May 22, 2024

Book review – Visual Politics and North Korea: Seeing is Believing

Study underlines the connection between visual culture and international relations, offering new insights into North Korea

Recently a stop motion slide show appeared on the Internet, depicting Pyongyang as a city bustling with activity. This visual experiment makes pair with an ambitious project, called a Crow's Eye on the Peninsula, which premiered at the Biennale exhibition in Venice earlier this summer, winning first prize. Both instances testify to a public interest in North Korea that goes beyond military action and political commentary, an interest to understand why North Korea is so often depicted as mysterious in spite of a growing amount of studies, direct testimonies and visual sources. North Korea, as a country and a topic of studies, indeed deserves better questions and David Shim's Visual Politics and North Korea (London, Routledge, 2014) goes in this direction.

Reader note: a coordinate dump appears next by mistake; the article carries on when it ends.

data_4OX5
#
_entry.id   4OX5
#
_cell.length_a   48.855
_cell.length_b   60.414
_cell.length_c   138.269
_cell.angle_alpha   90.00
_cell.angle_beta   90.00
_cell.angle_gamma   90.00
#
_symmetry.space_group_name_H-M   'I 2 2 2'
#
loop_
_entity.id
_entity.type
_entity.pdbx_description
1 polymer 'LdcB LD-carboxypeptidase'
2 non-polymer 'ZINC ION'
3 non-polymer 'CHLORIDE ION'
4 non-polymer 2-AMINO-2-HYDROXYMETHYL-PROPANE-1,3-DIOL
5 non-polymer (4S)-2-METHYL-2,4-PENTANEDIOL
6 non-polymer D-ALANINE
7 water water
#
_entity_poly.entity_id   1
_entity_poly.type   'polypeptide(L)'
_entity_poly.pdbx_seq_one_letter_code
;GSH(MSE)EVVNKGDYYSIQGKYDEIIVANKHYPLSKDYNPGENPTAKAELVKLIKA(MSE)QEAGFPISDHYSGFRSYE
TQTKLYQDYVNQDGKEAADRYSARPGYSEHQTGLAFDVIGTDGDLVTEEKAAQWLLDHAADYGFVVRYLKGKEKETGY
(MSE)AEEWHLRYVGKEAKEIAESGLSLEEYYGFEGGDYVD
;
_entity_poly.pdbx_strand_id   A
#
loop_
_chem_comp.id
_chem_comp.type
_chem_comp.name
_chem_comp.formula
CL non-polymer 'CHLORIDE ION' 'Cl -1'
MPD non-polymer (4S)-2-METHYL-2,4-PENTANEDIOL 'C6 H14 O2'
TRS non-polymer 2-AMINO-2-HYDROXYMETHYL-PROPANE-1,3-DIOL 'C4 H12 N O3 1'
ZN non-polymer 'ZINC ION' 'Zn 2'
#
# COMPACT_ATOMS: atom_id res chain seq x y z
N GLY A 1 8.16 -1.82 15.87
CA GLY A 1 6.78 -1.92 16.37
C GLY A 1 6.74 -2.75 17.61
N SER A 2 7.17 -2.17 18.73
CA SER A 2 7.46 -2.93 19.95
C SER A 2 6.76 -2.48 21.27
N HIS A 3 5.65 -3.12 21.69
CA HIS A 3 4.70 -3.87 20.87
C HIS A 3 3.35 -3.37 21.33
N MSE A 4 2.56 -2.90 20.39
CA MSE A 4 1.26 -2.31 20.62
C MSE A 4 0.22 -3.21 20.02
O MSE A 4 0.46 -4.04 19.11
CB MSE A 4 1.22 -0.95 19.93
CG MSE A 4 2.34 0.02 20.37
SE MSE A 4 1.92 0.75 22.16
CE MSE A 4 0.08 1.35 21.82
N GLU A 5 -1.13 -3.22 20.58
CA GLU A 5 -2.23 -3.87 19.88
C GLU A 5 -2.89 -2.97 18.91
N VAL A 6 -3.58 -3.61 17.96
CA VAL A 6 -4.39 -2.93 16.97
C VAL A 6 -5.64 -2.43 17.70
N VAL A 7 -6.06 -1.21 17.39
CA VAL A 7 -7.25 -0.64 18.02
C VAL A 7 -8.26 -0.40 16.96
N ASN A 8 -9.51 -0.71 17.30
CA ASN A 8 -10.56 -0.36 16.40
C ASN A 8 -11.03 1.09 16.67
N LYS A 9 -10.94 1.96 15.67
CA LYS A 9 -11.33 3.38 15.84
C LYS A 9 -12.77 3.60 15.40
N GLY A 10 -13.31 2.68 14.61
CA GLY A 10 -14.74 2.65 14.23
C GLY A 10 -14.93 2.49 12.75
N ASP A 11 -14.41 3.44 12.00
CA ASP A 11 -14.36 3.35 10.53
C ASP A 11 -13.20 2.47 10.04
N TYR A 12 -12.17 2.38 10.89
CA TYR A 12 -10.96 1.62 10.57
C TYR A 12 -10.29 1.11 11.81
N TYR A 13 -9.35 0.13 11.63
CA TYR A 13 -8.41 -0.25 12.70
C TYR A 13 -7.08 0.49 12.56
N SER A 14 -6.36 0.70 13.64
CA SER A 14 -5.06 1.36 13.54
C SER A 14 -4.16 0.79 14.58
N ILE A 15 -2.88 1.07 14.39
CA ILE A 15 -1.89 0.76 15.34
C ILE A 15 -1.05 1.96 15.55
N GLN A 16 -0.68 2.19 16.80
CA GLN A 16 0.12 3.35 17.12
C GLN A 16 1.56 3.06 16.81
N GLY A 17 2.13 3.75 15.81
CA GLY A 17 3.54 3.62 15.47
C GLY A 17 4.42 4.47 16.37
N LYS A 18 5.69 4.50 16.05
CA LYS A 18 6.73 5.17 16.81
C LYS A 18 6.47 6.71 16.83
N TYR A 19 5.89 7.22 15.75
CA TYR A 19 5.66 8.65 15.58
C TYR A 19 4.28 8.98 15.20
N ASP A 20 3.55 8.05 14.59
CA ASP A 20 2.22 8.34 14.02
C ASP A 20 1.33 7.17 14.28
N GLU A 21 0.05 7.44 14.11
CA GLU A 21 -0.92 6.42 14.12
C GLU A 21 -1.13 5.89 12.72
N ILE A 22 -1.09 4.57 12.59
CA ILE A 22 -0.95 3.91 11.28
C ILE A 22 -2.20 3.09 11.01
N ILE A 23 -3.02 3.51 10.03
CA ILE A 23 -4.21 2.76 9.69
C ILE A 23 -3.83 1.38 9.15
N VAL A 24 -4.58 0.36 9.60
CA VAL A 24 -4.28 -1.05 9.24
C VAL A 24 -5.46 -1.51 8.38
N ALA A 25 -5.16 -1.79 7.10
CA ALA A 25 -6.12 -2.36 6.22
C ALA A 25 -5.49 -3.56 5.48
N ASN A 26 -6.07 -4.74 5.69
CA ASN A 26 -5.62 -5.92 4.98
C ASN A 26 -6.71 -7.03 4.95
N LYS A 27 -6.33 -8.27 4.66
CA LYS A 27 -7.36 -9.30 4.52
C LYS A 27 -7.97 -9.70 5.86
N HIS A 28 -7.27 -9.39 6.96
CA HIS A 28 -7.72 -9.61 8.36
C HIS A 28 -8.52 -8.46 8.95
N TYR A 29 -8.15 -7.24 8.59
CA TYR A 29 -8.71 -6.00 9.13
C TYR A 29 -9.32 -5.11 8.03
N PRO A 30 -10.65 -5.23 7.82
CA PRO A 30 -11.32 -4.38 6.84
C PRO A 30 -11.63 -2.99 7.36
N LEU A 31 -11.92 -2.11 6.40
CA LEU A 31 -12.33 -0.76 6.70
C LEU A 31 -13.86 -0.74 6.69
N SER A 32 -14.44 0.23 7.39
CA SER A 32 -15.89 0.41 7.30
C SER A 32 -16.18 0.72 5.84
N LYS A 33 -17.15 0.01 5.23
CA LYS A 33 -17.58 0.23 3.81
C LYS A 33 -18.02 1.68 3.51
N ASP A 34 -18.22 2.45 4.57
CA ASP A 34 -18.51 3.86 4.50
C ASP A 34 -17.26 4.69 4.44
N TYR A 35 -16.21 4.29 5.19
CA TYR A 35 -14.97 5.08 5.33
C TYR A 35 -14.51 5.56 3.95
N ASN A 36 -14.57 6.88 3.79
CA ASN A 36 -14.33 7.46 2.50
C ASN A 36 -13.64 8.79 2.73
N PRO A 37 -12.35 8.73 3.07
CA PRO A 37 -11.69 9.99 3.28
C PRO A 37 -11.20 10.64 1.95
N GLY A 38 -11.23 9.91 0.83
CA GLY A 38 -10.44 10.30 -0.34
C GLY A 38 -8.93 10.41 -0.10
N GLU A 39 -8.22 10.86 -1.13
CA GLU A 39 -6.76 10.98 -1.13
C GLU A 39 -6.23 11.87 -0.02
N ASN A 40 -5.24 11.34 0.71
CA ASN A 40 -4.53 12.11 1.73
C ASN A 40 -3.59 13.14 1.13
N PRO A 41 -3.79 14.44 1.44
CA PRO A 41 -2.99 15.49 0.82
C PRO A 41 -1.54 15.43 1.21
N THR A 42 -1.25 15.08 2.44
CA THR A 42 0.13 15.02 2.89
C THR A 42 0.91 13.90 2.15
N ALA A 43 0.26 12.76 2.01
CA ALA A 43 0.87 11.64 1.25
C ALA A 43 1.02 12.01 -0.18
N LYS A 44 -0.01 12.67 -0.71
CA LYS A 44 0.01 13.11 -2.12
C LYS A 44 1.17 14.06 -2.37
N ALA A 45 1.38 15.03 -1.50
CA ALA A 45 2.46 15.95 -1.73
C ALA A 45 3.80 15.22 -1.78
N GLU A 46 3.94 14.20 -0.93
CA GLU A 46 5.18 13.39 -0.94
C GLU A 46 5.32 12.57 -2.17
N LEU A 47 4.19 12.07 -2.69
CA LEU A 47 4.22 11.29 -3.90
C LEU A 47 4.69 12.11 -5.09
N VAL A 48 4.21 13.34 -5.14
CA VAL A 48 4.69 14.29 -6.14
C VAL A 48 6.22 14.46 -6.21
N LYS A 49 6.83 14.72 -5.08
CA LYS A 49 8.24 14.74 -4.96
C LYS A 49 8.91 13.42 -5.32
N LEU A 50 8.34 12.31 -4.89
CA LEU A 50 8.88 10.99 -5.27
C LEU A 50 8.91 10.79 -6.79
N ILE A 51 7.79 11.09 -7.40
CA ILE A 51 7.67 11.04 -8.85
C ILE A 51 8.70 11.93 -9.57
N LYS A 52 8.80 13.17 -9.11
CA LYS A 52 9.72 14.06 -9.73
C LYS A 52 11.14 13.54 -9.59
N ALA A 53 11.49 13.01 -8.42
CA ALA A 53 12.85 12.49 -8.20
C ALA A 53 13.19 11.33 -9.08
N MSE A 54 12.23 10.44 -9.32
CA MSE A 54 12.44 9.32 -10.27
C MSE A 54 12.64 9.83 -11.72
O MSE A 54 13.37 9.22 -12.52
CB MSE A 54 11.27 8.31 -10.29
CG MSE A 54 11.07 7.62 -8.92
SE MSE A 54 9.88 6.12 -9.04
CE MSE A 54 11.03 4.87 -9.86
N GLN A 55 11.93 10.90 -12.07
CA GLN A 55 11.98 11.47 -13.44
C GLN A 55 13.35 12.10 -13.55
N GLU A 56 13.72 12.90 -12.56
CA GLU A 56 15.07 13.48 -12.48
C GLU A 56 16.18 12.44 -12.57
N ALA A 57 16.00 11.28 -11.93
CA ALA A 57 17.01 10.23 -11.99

This is an essential work for anyone seriously interested in North Korea. It is perhaps not as widely known as it should be, and indeed its current retail price will not help; the book nonetheless represents a much-awaited addition to the field of North Korean studies.

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